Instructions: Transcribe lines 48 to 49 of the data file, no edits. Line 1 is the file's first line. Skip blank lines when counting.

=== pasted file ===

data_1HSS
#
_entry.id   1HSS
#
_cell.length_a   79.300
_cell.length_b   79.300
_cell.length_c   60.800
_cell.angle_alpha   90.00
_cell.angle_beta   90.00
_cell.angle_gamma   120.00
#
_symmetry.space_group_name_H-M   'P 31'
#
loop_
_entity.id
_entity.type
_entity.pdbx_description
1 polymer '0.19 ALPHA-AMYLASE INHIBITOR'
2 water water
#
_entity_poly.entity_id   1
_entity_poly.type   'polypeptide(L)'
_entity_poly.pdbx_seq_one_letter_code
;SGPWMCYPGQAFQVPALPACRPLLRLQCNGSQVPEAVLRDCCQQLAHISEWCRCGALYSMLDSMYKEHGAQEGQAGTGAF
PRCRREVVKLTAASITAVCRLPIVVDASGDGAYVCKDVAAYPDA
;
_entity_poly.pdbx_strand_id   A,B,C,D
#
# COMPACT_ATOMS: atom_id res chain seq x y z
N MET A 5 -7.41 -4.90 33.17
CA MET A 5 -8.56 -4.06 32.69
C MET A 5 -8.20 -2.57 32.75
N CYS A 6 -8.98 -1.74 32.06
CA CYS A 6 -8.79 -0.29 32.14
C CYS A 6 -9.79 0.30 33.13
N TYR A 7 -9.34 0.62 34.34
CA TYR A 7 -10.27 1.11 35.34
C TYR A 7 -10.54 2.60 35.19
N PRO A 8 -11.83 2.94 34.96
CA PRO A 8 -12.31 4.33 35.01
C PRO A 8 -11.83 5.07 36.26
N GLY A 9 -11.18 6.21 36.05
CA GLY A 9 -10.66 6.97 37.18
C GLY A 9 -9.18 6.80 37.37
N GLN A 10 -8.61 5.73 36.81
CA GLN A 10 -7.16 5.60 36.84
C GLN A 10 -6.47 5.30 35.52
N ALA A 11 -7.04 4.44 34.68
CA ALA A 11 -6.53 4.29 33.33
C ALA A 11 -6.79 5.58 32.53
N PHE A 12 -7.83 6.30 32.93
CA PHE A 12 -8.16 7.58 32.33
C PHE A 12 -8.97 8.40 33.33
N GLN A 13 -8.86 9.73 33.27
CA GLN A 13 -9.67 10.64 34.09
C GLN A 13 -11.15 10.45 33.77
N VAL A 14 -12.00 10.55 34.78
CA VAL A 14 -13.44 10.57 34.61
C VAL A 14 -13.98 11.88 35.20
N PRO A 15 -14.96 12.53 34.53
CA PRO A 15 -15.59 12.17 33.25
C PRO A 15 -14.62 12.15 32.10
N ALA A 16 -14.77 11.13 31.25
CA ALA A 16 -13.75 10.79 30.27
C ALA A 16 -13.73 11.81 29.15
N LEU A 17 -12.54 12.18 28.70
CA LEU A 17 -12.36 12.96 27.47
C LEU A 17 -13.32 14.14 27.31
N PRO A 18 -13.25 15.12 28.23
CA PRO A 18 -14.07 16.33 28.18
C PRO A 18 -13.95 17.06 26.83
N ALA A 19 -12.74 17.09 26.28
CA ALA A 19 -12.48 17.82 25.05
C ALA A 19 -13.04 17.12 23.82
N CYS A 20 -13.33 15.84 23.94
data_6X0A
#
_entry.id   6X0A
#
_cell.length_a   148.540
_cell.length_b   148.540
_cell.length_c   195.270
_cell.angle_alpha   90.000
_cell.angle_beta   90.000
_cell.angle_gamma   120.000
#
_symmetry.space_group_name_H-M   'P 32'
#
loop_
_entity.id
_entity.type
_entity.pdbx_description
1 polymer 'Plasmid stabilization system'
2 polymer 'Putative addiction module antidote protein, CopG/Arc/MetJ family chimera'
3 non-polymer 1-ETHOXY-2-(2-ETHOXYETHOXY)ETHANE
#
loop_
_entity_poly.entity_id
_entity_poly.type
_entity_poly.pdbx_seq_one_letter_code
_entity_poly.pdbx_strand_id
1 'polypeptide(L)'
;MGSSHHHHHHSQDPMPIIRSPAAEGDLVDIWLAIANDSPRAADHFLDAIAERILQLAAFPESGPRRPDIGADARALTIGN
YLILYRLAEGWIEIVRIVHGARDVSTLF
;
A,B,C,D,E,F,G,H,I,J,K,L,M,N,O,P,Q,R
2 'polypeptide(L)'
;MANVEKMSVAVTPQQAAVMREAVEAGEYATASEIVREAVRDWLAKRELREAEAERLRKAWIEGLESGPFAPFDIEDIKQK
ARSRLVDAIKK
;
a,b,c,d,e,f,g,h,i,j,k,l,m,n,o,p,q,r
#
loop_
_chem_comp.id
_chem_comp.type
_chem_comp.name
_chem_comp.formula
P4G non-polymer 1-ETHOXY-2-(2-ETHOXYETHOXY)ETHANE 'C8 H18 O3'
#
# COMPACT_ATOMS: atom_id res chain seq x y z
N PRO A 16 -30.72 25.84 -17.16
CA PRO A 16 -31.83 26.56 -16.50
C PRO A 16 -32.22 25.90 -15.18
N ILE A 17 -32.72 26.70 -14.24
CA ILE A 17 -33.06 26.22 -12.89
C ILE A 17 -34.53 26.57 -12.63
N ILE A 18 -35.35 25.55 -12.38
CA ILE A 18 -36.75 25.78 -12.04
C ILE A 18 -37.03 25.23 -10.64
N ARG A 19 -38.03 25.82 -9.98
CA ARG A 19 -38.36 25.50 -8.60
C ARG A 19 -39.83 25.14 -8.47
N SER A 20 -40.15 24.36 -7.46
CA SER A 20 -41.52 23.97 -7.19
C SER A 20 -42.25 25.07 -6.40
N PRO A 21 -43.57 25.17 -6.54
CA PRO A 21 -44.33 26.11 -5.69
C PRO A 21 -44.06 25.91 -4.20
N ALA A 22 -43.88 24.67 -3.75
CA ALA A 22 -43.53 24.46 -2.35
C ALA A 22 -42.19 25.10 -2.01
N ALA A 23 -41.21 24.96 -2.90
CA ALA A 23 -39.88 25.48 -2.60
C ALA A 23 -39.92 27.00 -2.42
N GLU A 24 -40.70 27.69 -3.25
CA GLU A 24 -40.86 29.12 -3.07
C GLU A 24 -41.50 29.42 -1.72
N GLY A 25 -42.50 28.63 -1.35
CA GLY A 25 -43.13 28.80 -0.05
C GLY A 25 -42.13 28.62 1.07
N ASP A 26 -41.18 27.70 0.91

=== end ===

N ALA A 11 -7.04 4.44 34.68
CA ALA A 11 -6.53 4.29 33.33